JWTs are an excellent way of transmitting data between client and server as these tokens are digitally signed, maintaining integrity.

Why do we use JSON Web tokens?

JSON Web tokens are used for a variety of reasons, some of them are:

  • Securely transmitting information between client-server by using secure cryptographic algorithms
  • Self-Contained
  • Compact

How Does a JWT Works?

A JWT Token is identified through a base64 encoded string separated by a dot (.). Before we dive into the structure of a JWT, let's take an example of a JWT.

As you can see, the above string is a JWT which consists of three parts, and a dot separates each part.

  • Header
  • Payload
  • Signature

Note: You can use any Base64 decoder to decode the JWT token.

The header contains the type of token, JWT, and the algorithm used, HS256.

Payload is the part where all the information about the user is stored. It usually contains the user's ID (and other auth-related stuff) and the token issuance date.

In the above payload, the sub specifies the user ID to which JWT has been assigned, the name specifies the username, and it is the JSON object for the JWT issuance duration.

The last part of the JWT is the signature, which is a part that validates that the JWT is either correct or manipulated by anyone. By concatenating the Header and Payload, they are signed with the help of a secret key and the algorithm used to generate the JWTs.

The above signature indicated that the algorithm used is HMACSHA256, the header and payloads are both base64 URL encoded strings, and the secret key is a unique identifier that is also base64 encoded to sign the JWT.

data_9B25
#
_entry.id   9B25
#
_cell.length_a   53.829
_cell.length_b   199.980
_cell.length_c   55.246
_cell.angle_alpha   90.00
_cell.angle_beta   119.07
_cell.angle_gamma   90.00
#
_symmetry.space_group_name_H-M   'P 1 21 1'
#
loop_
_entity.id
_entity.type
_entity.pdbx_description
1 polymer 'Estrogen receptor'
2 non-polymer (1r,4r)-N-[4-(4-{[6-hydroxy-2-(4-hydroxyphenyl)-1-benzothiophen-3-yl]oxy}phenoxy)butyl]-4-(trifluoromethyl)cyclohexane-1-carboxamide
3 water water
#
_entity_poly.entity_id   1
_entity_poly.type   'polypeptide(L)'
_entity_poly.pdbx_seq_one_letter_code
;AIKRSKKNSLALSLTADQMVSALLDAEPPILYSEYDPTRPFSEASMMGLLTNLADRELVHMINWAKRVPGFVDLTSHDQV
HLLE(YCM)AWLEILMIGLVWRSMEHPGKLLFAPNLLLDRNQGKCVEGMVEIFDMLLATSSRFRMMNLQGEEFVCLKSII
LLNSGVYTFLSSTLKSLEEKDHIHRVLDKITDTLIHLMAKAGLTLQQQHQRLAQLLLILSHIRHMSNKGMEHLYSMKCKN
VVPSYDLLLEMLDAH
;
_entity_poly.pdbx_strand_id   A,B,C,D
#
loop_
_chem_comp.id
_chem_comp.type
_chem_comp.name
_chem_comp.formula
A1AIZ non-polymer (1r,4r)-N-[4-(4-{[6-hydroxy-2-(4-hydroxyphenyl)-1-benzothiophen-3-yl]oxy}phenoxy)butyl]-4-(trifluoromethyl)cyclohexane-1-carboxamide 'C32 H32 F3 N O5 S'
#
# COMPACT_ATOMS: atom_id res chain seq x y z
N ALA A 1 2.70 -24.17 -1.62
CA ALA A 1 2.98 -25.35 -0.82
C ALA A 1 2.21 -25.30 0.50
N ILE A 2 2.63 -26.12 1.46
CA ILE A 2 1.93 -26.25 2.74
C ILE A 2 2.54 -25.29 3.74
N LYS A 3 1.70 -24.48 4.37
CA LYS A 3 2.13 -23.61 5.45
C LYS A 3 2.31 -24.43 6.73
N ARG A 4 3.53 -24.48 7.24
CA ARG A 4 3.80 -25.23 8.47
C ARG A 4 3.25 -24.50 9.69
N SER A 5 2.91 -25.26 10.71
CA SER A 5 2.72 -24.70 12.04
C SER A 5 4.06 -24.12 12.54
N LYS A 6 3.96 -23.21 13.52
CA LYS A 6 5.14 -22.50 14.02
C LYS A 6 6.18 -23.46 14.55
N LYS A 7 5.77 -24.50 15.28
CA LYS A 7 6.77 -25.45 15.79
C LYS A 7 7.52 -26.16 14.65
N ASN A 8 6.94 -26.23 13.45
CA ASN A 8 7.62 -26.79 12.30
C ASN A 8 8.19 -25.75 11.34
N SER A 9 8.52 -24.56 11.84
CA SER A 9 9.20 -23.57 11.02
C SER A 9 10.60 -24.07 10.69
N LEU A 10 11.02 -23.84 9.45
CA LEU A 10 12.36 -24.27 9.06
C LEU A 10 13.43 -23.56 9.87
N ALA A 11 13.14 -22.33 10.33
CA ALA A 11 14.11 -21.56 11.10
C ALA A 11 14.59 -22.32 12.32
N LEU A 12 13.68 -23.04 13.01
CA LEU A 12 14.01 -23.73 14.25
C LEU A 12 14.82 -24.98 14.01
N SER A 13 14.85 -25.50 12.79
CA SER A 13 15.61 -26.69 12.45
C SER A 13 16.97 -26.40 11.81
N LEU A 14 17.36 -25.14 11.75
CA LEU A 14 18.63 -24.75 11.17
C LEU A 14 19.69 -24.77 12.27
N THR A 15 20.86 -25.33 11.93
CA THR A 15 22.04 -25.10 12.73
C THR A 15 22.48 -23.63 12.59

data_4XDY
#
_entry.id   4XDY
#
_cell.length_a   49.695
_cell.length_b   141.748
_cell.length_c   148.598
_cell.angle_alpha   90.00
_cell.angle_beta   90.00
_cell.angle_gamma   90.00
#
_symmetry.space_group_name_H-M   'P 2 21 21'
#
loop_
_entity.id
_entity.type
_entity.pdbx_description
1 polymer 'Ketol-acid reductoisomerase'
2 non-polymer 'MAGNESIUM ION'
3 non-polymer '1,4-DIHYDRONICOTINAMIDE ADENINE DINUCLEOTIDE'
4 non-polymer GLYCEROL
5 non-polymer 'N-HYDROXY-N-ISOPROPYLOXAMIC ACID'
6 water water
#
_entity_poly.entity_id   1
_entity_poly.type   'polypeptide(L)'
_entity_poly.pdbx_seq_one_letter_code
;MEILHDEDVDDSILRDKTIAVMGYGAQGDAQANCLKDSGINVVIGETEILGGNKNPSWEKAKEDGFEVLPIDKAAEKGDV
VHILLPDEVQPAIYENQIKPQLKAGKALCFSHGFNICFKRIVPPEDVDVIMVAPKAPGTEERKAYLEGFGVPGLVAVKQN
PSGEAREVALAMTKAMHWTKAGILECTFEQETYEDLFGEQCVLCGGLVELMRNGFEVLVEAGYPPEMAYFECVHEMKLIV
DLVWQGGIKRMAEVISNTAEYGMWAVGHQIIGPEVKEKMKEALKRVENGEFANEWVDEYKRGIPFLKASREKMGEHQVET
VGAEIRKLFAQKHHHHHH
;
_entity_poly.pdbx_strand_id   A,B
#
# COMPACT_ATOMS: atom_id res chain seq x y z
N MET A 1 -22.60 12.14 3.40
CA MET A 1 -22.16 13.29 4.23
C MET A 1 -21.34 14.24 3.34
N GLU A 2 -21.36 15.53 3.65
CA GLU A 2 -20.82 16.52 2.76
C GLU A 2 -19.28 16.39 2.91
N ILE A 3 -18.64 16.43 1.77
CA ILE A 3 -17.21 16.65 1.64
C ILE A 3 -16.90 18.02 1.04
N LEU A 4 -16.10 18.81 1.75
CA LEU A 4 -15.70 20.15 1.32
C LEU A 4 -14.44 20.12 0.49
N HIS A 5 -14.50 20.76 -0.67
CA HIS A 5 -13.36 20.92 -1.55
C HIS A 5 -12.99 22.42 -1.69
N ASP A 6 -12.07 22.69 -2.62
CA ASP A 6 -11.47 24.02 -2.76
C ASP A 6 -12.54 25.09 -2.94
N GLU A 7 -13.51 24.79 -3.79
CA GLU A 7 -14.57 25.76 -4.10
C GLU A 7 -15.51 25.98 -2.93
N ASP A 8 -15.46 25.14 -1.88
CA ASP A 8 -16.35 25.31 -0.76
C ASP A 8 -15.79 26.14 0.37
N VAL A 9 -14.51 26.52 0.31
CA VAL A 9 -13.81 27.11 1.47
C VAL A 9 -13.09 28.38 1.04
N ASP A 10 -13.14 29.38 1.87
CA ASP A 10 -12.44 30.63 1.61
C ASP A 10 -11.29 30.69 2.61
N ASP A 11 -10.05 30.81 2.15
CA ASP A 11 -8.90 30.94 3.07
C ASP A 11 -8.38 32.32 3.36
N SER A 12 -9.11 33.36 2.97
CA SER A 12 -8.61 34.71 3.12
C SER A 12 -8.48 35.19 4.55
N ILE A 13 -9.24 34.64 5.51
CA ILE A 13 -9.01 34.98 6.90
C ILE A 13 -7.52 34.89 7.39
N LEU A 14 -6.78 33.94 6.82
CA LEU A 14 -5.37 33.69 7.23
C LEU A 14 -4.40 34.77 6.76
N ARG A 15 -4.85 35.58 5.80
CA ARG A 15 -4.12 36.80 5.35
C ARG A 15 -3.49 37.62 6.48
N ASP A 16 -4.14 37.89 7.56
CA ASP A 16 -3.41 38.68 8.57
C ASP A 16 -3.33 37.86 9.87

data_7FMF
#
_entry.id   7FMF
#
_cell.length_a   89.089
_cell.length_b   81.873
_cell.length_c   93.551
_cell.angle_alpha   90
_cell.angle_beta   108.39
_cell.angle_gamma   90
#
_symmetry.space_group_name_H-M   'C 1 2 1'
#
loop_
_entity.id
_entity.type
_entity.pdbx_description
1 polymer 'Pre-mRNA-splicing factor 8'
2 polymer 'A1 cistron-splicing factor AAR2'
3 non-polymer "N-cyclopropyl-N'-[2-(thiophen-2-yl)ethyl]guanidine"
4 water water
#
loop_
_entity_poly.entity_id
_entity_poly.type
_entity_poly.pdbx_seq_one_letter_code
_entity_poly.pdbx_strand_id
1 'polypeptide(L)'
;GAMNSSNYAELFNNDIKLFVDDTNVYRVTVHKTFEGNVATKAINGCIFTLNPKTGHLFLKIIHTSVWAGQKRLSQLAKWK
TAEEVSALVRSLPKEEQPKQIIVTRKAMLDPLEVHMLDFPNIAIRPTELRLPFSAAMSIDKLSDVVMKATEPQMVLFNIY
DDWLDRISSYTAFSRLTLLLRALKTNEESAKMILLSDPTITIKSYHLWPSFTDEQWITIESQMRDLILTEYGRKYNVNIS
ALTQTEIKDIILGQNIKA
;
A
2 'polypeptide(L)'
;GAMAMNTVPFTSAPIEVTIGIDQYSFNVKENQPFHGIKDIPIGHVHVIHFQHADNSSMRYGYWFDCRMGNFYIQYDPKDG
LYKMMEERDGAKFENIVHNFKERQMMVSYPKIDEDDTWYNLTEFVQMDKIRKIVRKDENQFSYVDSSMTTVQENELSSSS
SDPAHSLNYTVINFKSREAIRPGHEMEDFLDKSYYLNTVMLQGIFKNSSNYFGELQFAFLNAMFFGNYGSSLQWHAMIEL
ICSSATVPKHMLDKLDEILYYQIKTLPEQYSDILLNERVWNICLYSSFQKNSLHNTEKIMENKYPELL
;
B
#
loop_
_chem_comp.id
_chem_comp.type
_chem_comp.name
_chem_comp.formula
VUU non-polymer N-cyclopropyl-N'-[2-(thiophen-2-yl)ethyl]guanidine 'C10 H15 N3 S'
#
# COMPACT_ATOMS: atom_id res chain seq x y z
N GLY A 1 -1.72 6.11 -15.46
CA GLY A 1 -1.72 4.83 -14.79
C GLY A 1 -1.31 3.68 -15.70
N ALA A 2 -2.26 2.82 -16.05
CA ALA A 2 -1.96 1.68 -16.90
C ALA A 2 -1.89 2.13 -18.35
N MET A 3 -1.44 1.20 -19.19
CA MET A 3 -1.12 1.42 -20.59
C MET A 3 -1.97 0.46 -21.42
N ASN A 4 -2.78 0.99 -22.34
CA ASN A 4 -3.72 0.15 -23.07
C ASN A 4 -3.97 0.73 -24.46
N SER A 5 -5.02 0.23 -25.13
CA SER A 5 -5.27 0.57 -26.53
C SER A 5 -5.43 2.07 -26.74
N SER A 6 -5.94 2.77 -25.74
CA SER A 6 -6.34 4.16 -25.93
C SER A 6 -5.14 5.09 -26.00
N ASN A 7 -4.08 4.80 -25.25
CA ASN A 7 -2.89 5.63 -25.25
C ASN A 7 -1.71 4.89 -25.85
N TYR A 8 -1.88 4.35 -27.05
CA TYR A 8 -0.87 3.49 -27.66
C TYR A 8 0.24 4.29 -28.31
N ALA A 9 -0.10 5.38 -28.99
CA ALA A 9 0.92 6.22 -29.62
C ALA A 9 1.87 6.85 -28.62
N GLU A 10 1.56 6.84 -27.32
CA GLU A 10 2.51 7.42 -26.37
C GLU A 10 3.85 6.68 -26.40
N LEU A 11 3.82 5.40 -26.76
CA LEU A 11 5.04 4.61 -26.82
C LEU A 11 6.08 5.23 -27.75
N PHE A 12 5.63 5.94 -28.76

Bypassing JSON Web Tokens:

Let's dive into the most exciting part of this blog post, bypassing JSON Web Tokens implementation in modern applications. 

While JSON Web tokens provide secure communication between client servers, a poor implementation can result in critical vulnerabilities that can expose a severe risk.

There are many ways to bypass JWT implementation; some are listed below.

  • None Algorithm
  • Signature Validation
  • Forged Signatures
  • Brute Forcing Secret Keys

We will see the above methods and how to exploit these weaknesses individually. Whenever you figure out that the application is using JSON Web tokens, you should always look above techniques for bypassing it.

None Algorithm:

While testing the JWT, you should always check if the JWT allows no algorithm. Developers usually set the None algorithm during the development and UAT phase. Therefore the same configuration is deployed on production.

Now we have a web application in which we are currently logged in as regular users.

Once successfully logged in, you will be assigned a JSON Web token from the server. 

You can add a burp extension (JSON Web Token) handy whenever you are testing the JWTs; you can add it directly through the bApp Store.

 

In the above request, you can see a JWT assigned to user "saad."  

We can see that the supported algorithm used by the JSON Web token is RS256 which uses private and public key combinations for signing the tokens.

In the payload section, we can see the JSON object "name" and its value, which is our current logged-in user.

Now, to bypass the JWT through the None Algorithm, we have to make two changes in the token: